The internal content of Na+ in S. cerevisiae cells reflects its extracellular concentration. It is almost negligible in cells growing on standard media containing very low amounts of NaCl, but it can become very high (and toxic) when NaCl is added (salt stress). Sodium probably enters the cell as a low-affinity substrate of several systems transporting cations, mainly those involved in potassium uptake (Rodríguez-Navarro, 2000). To maintain the necessary low cytosolic Na+ concentration upon salt stress, sodium must be rapidly expelled from cells or sequestered inside the cells. The main system extruding Na+ (and also Li+) ions from S. cerevisiae cells is a plasma membrane P-type ATPase encoded by a tandem array of nearly identical genes (ENA1–4/PMR2A–E;Haro et al., 1991; Wieland et al., 1995). In addition to the Na+-ATPase, two Na+/H+ antiporters, Nhx1p and Nha1p, participate in the resistance of S. cerevisiae cells to high external concentrations of salts. The endosomal/prevacuolar Na+/H+ exchanger Nhx1p mediates intracellular Na+ sequestration (Nass et al., 1997; Nass and Rao, 1998) and contributes to cell resistance to a hyperosmotic sorbitol shock (Nass and Rao, 1999). From its sequence, Nhx1 antiporter belongs to a subgroup of intracellular Na+/H+ exchangers related to the mammalian NHE family. The second univalent cation/proton antiporter, Nha1p (Prior et al., 1996), contributes to cell cation homeostasis by mediating the efflux of Na+, Li+ and K+ (Bañuelos et al., 1998). The overexpression of the ENA1 or the NHA1 gene in an ena1–4Δ nha1Δ strain showed complementary action of both systems in the maintenance of intracellular steady-state concentrations of K+ and Na+. The Nha1 antiporter is responsible for cell growth on high concentrations of KCl and NaCl at acidic external pH values, and the Ena1 ATPase is necessary at higher pH values (Bañuelos et al., 1998). In contrast to the complementary action at the protein activity level, the expression of both systems is different. ENA1 expression is highly regulated, and it can be induced by external Na+, Li+ or high pHout values (Garciadeblas et al., 1993). It is also modulated by several components of the regulatory network, including calcineurin (Nakamura et al., 1993; Mendoza et al., 1994) or the HOG pathway (Marquez and Serrano, 1996). NHA1 expression, on the other hand, seems not to be inducible by salts, pH changes or osmotic shocks, and NHA1 transcription is constitutive and very low (Bañuelos et al., 1998).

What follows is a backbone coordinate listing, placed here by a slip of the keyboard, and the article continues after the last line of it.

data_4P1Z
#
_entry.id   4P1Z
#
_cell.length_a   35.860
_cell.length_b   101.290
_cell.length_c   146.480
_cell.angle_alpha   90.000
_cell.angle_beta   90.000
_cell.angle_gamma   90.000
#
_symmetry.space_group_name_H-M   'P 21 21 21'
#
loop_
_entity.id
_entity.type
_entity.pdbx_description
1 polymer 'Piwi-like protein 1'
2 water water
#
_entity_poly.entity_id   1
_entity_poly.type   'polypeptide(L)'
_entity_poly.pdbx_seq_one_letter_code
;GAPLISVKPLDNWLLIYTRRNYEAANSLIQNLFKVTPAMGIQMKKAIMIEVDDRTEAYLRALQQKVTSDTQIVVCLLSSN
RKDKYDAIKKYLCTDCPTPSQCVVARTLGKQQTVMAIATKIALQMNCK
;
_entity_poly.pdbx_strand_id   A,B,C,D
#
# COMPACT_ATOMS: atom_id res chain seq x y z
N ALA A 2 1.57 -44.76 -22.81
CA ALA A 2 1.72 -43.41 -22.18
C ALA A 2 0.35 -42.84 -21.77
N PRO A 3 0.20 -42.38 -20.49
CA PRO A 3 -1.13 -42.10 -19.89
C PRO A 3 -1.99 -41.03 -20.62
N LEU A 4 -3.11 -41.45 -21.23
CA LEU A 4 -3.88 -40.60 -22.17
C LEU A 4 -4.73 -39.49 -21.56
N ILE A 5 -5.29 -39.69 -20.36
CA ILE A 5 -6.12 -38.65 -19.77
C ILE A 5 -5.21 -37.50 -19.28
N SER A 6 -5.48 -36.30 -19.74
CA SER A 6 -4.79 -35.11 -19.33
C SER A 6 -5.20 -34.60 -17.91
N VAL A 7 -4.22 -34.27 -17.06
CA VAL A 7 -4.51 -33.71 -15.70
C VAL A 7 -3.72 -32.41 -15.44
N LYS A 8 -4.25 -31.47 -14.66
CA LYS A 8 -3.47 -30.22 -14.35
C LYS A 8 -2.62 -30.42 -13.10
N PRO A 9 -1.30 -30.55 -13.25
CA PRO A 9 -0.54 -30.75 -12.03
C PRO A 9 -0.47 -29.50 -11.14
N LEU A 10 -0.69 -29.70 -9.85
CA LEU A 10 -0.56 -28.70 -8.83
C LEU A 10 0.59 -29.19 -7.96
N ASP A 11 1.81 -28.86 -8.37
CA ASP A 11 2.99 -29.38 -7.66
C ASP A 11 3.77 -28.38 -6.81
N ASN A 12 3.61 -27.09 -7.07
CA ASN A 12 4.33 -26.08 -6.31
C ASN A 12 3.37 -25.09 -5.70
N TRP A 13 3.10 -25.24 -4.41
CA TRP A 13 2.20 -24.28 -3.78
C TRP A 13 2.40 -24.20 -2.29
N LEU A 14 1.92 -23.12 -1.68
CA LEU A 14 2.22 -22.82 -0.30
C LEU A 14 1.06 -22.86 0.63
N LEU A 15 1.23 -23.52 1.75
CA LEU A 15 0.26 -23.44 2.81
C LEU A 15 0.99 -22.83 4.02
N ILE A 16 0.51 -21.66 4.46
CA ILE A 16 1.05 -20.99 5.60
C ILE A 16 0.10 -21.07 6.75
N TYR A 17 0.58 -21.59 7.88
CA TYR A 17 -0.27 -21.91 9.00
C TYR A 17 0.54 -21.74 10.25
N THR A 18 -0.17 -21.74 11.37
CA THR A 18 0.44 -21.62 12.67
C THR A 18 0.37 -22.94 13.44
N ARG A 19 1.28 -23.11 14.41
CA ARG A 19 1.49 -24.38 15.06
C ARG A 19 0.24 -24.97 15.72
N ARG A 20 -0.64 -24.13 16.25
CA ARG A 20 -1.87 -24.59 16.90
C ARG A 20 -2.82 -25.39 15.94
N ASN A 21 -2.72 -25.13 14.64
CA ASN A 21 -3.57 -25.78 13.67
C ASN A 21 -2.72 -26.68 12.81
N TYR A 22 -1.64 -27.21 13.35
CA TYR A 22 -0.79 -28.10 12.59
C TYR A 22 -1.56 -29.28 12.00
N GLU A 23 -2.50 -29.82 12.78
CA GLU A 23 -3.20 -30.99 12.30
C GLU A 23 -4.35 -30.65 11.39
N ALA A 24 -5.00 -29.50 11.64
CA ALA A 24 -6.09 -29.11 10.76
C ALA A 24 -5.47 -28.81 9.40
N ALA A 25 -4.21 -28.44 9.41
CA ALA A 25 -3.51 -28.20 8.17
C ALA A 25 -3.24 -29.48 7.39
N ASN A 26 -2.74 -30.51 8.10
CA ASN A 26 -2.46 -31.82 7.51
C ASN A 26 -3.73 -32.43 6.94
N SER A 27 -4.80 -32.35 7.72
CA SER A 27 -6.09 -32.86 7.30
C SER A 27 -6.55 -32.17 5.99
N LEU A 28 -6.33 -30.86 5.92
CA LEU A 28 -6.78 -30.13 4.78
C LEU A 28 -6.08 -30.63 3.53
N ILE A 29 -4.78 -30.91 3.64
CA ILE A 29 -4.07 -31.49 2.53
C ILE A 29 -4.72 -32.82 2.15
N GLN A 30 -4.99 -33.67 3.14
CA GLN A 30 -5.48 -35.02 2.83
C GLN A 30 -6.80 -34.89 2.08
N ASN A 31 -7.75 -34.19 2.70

The NHA1 gene product is a protein of 985 amino acids that belongs to the ever-increasing family of specific fungal Na+/H+ exchangers. Until now, four other fungal genes encoding homologous antiporters from three different yeast species have been cloned and characterized. The Nha1p homologue responsible for Na+ and Li+ tolerance in the fission yeast Schizosaccharomyces pombe is encoded by the sod2 gene (Jia et al., 1992). In highly osmotolerant Zygosaccharomyces rouxii, two almost identical genes, ZSOD2 and ZSOD22, were found (Watanabe et al., 1995; Iwaki et al., 1998). More recently, the CNH1 gene was isolated from Candida albicans, and its product was characterized as a functional Na+/H+ antiporter (Soong et al., 2000). All five yeast antiporters contain a very short hydrophilic N-terminus, probably 12 highly conserved hydrophobic transmembrane domains and a less conserved hydrophilic C-terminus. The S. cerevisiae Nha1p is the longest member of the family; its extremely long C-terminal domain consists of 554 amino acid residues, i.e. 56.2% of the whole protein (985 amino acids). All data available up to now suggest specific functions for the Nha1p C-terminus. (i) In contrast to homologous yeast antiporters of S. pombe, Z. rouxii and C. albicans, which are supposed to transport only sodium and lithium, Nha1p also mediates the efflux of potassium (Bañuelos et al., 1998), so the long C-terminus could be involved in particular substrate specificity. (ii) The originally cloned NHA1 was truncated of about 300 nucleotides at its 3′ end (Prior et al., 1996), and the sodium tolerance of cells harbouring this truncated version (Nha1p shortened by 97 amino acids at its C-terminus) was higher compared with cells with the complete Nha1p (Bañuelos et al., 1998). Thus, the C-terminus could be important for the regulation of transporter activity, similar to that observed for many membrane transporters, e.g. yeast amino acid permeases Gap1p (Stanbrough and Magasanik, 1995) and Bap2p (Grauslund et al., 1995) or yeast and plant plasma membrane H+-ATPases (Portillo et al., 1989; Palmgren et al., 1991). Moreover, the long C-terminus could also be involved in some signalling similar to the C-termini of yeast glucose sensors Snf3p and Rgt2p (Özcan et al., 1998; Lafuente et al., 2000) or the Ssy1 protein, which participates in sensing extracellular amino acids via its long N-terminus (Klasson et al., 1999). (iii) As the presence of Nha1p in cells was found to influence intracellular pH (Sychrováet al., 1999), the Nha1p C-terminus could participate in the regulation of cytoplasmic pH, perhaps in a similar way to the C-terminal domain of the human NHE1 Na+/H+ antiporter (Wakabayashi et al., 1992).